Pain in and around the abdomen and pelvic area during your period can affect your ability to enjoy everyday activities.

By Wallace Health I Medically reviewed by Adrian Roberts.
Page last reviewed: October 2018 I Next review due: October 2021

Summary

Around four in every five women have period pain and nausea at some time in their life. For one in 10 women, it is severe enough to affect their daily activities, such as preventing them from going to school or work. 

Everyone experiences pain differently but persistent discomfort each month could be a sign of something that can be treated. 

Period pain is usually experienced as painful muscle cramps in your tummy area, which can spread to your back and thighs. Pain can vary from one period to the next, with some periods causing no or minimal discomfort and others causing severe pain. Some women may also experience pain in their pelvic area in between periods. Pain can be constant and dull, or intense and in spasms.

Period pain is also known as dysmenorrhoea or menstrual cramps.

Causes of period pain

The muscles of your womb (uterus) continually contract and relax in waves but you usually can't feel it. During your periods, these contractions are stronger to help the lining of your womb shed away, resulting in the blood loss seen during a period. The contractions are triggered by hormones called prostaglandins.

When your womb contracts, it compresses the blood vessels that line it and temporarily stops the flow of blood and oxygen to your womb. The tissues of your womb react by releasing chemicals that cause pain. These chemicals also cause prostaglandins to be released, which make your womb contract even more — this increases the pain you feel. 

The exact cause of most period pain is unknown. It may be that some women have a greater build-up of prostaglandins than others, causing stronger and more painful contractions.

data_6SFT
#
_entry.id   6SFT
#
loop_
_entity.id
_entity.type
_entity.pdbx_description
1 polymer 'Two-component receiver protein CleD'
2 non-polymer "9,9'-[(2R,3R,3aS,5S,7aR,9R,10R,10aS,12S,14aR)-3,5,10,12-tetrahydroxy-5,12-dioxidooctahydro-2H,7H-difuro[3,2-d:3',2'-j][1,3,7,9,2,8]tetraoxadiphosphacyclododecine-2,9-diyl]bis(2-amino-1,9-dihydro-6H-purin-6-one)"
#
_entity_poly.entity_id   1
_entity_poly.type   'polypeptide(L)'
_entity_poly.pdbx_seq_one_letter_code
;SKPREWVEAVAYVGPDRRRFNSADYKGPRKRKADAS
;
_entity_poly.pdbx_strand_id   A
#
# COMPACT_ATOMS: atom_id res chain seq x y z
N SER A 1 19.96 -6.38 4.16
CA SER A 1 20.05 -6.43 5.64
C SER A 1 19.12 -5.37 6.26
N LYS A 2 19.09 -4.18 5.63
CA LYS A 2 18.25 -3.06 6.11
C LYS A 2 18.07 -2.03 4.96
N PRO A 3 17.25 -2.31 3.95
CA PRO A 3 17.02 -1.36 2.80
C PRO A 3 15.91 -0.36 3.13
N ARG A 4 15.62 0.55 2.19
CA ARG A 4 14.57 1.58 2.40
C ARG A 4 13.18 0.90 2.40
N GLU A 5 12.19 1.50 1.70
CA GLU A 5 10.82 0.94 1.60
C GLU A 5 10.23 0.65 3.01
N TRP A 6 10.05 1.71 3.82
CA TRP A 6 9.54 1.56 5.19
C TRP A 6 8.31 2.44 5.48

Period pain can be caused by a medical condition although this is less common and usually affects women aged 30–45. Medical conditions include: 

  • Adenomyosis — cells of the womb lining grow into the womb muscle, causing painful periods
  • Endometriosis — cells that normally line the womb grow in other places, such as in the fallopian tubes and ovaries; when these cells are shed, they cause severe pain 
  • Fibroids — non-cancerous tumours that grow in or around your womb, causing heavy and painful periods
  • Pelvic inflammatory disease — severe inflammation of your womb, fallopian tubes and ovaries caused by an infection with bacteria

Period pain can also be caused by contraceptive devices. An IUS (intrauterine system) can cause period pain, especially in the initial months after insertion. The period pain you experience may be different if it is caused by a contraceptive device eg more severe or lasting longer. You may also have:

  • A thick or foul-smelling vaginal discharge
  • Bleeding in between periods
  • Irregular periods
  • Pain during sex

There are two types of period pain — primary and secondary dysmenorrhoea.

Primary dysmenorrhoea

This is the most common type of period pain and does not involve any underlying problems with your pelvis or womb. Symptoms include: 

  • Cramps spreading to the back of your thighs
  • Dull constant pain
  • Intense spasms of pain
  • Stomach cramps

It's most common in your teens and early twenties.

Secondary dysmenorrhoea

This is a sign of an underlying medical condition, such as a problem with your pelvis or womb. Symptoms include: